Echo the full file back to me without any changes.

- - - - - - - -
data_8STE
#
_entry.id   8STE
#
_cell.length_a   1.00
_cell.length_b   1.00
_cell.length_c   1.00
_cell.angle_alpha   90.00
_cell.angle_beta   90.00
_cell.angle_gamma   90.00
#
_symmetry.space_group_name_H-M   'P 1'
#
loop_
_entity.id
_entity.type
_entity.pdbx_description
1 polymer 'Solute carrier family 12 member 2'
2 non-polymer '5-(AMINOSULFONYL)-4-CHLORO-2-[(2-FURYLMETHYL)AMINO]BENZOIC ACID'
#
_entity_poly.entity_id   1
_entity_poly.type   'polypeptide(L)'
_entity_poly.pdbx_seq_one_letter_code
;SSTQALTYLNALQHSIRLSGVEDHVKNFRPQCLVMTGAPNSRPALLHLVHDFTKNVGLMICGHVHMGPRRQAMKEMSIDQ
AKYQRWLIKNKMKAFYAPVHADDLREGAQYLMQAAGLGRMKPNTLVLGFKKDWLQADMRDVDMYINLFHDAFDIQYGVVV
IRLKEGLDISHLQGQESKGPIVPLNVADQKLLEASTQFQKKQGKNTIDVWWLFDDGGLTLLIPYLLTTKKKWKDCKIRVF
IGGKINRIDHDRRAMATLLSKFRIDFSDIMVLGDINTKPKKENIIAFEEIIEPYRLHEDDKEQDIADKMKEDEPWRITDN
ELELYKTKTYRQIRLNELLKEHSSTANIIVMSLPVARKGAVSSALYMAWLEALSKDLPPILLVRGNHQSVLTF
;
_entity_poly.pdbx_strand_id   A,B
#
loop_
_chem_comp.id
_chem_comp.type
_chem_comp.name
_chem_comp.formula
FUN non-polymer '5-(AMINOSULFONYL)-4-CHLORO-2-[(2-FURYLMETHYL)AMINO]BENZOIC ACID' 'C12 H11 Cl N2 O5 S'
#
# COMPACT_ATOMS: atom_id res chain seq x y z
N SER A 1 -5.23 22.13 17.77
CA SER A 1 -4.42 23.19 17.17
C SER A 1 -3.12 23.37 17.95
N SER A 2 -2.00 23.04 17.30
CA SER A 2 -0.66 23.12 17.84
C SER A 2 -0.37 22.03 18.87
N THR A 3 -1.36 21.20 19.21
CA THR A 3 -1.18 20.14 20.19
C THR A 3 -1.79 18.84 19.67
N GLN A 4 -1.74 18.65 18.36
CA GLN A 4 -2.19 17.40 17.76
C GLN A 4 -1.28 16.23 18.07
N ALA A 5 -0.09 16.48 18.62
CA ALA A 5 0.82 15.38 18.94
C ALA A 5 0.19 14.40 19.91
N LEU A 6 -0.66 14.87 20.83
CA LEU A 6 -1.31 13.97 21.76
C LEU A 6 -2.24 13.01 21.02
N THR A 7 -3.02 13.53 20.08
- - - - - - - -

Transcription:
data_8STE
#
_entry.id   8STE
#
_cell.length_a   1.00
_cell.length_b   1.00
_cell.length_c   1.00
_cell.angle_alpha   90.00
_cell.angle_beta   90.00
_cell.angle_gamma   90.00
#
_symmetry.space_group_name_H-M   'P 1'
#
loop_
_entity.id
_entity.type
_entity.pdbx_description
1 polymer 'Solute carrier family 12 member 2'
2 non-polymer '5-(AMINOSULFONYL)-4-CHLORO-2-[(2-FURYLMETHYL)AMINO]BENZOIC ACID'
#
_entity_poly.entity_id   1
_entity_poly.type   'polypeptide(L)'
_entity_poly.pdbx_seq_one_letter_code
;SSTQALTYLNALQHSIRLSGVEDHVKNFRPQCLVMTGAPNSRPALLHLVHDFTKNVGLMICGHVHMGPRRQAMKEMSIDQ
AKYQRWLIKNKMKAFYAPVHADDLREGAQYLMQAAGLGRMKPNTLVLGFKKDWLQADMRDVDMYINLFHDAFDIQYGVVV
IRLKEGLDISHLQGQESKGPIVPLNVADQKLLEASTQFQKKQGKNTIDVWWLFDDGGLTLLIPYLLTTKKKWKDCKIRVF
IGGKINRIDHDRRAMATLLSKFRIDFSDIMVLGDINTKPKKENIIAFEEIIEPYRLHEDDKEQDIADKMKEDEPWRITDN
ELELYKTKTYRQIRLNELLKEHSSTANIIVMSLPVARKGAVSSALYMAWLEALSKDLPPILLVRGNHQSVLTF
;
_entity_poly.pdbx_strand_id   A,B
#
loop_
_chem_comp.id
_chem_comp.type
_chem_comp.name
_chem_comp.formula
FUN non-polymer '5-(AMINOSULFONYL)-4-CHLORO-2-[(2-FURYLMETHYL)AMINO]BENZOIC ACID' 'C12 H11 Cl N2 O5 S'
#
# COMPACT_ATOMS: atom_id res chain seq x y z
N SER A 1 -5.23 22.13 17.77
CA SER A 1 -4.42 23.19 17.17
C SER A 1 -3.12 23.37 17.95
N SER A 2 -2.00 23.04 17.30
CA SER A 2 -0.66 23.12 17.84
C SER A 2 -0.37 22.03 18.87
N THR A 3 -1.36 21.20 19.21
CA THR A 3 -1.18 20.14 20.19
C THR A 3 -1.79 18.84 19.67
N GLN A 4 -1.74 18.65 18.36
CA GLN A 4 -2.19 17.40 17.76
C GLN A 4 -1.28 16.23 18.07
N ALA A 5 -0.09 16.48 18.62
CA ALA A 5 0.82 15.38 18.94
C ALA A 5 0.19 14.40 19.91
N LEU A 6 -0.66 14.87 20.83
CA LEU A 6 -1.31 13.97 21.76
C LEU A 6 -2.24 13.01 21.02
N THR A 7 -3.02 13.53 20.08